Based on the resultant data it is noted that both soil are slightly alkaline pH, which is one of most favoring factor the plant growth[5], [6]. Alkaline nature of soil inhibit the flow of certain metals and other components to the plants making growth rate slower. Electric conductance of both kinds of soils is found below 0.5 dS/cm, this reflects soils are free of salts. Irrigated and non-irrigated soils both contain higher concentration of carbon. This is again a growth promoting factor, whereas potassium and phosphate, were found in very high concentration. The main reason behind it is uncontrolled application of chemical fertilizers containing N, P and K. Excess quantity of these elements tends to stay in the soil in idle form for longer period of time and leading to adverse effect on soil fertility at times[7]. When results for microelements like ferrous, sulfur, manganese, zinc, copper, magnesium and sulfur are compared, again they have showed higher values. It is also attributed to uncontrolled use of chemical fertilizers[8]. When the results are compared with the standard value of soil as per Government of India, Sulfur and calcium are found almost 3 times higher than the normal recommended range. Copper is around 5 times higher than the normal accepted value. Zinc and Manganese are almost found in double the concentration than the recommended. Overall results of the study have shown that irrigated soils tend to retain more macro and micro elements. This is however beneficial for the plant growth but excess of them may affect the plant growth. When obtained data were analyzed using SPSS for independent t test and one-way ANOVA, most of the data are found absolutely significant where pvalue is found less than 0.001 except organic carbon, zinc, ferrous and copper, they have higher p-values.
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Another comparative study of two major crops' is also done. These two crops are groundnut and cotton. Since longer period of time both the crops are been cultivated in respective fields. It is an assumption that these crops may also have affected the nutrient quality of soil. So analysis is done for the same. Results of obtained data are presented in table 3. Almost all the parameters have similar value except Zn, Mn and Ca.
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In entire district, 1771 fields are growing groundnut while 1624 fields are growing cotton as their major crops. Comparison of various analyses has revealed that there is no significant difference between pH, EC, OC, P concentration, K concentration of both the fields. But a major difference is observed between zinc concentration, manganese concentration, copper concentration, calcium concentration. Overall results indicate that cotton growing fields’ have more concentration of microelements. Statistical analysis is showing that most of the data are significant except EC and potassium concentration.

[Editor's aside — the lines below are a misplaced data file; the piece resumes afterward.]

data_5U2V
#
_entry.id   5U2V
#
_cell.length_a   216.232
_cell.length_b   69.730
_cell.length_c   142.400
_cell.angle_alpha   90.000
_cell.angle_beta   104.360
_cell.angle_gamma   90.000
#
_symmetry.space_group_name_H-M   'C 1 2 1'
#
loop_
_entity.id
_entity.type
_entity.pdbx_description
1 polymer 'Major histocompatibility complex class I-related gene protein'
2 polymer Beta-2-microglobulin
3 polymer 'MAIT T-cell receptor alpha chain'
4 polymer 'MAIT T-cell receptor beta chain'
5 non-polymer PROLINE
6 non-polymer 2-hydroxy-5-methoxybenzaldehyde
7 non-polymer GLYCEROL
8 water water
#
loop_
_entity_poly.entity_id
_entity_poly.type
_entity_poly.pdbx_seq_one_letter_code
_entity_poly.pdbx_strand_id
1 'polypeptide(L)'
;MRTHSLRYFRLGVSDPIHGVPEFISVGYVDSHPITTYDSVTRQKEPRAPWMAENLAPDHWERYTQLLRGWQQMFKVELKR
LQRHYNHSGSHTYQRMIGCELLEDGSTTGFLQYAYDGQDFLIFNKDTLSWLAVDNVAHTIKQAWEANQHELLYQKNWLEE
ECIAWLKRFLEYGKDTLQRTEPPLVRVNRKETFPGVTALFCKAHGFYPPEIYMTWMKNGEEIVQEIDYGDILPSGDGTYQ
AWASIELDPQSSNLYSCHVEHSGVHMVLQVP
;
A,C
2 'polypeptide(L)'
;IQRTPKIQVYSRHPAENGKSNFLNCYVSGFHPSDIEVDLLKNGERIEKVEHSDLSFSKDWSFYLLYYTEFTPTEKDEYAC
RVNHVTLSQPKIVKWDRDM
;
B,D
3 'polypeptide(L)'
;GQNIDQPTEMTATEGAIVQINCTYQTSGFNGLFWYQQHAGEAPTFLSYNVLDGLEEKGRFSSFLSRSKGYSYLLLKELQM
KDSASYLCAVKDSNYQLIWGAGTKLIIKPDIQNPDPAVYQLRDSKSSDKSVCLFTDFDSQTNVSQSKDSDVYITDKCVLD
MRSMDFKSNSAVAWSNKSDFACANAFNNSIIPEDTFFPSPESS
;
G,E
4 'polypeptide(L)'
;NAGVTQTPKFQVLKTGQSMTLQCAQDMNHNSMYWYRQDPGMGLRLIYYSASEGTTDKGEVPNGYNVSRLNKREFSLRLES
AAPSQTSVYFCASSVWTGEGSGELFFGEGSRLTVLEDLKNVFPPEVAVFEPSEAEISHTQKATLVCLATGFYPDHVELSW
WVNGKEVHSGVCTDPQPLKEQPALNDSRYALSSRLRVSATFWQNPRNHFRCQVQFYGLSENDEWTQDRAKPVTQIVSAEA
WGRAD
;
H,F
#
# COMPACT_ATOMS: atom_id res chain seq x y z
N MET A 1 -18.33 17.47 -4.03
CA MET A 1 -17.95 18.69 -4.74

CONCLUSION

From the overall study it is concluded that both irrigated and non-irrigated soils of the Bhesan village have sufficient but excess quantity of element. This will definitely promote the plant growth. Second another important observation is irrigated soil contain comparatively higher concentration of microelements.

References

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[2] R. A. Wuana and F. E. Okieimen, “Heavy Metals in Contaminated Soils: A Review of Sources, Chemistry, Risks and Best Available Strategies for Remediation,” ISRN Ecol., vol. 2011, pp. 1–20, 2011.

[3] P. Krasilniko, F. Carre, and L. Montanarella, Soil geography and geostatistics Concepts and Applications. 2008.

[4] Dept. of Agriculture and Cooperation, Methods manual Soil Testing in India. 2011.

[5] F. G. Fernández and R. G. Hoeft, “Managing Soil pH and Crop Nutrients,” in Illinois Agronomy Handbook, 1990, pp. 91–112.

[6] P. L. Patel, A. Gharekhan, N. P. Patel, and P. H. Patel, “Study of Micronutrients Through Statistical Data Treatment Of Agricultural Soil Of Bhuj And Mandvi Sites In Kutch District,” vol. 2, no. 6, pp. 135–142, 2014.

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[8] Y. Shao and Y. He, “Visible/near infrared spectroscopy and chemometrics for the prediction of trace element (Fe and Zn) levels in rice leaf.,” Sensors (Basel)., vol. 13, no. 2, pp. 1872–83, 2013.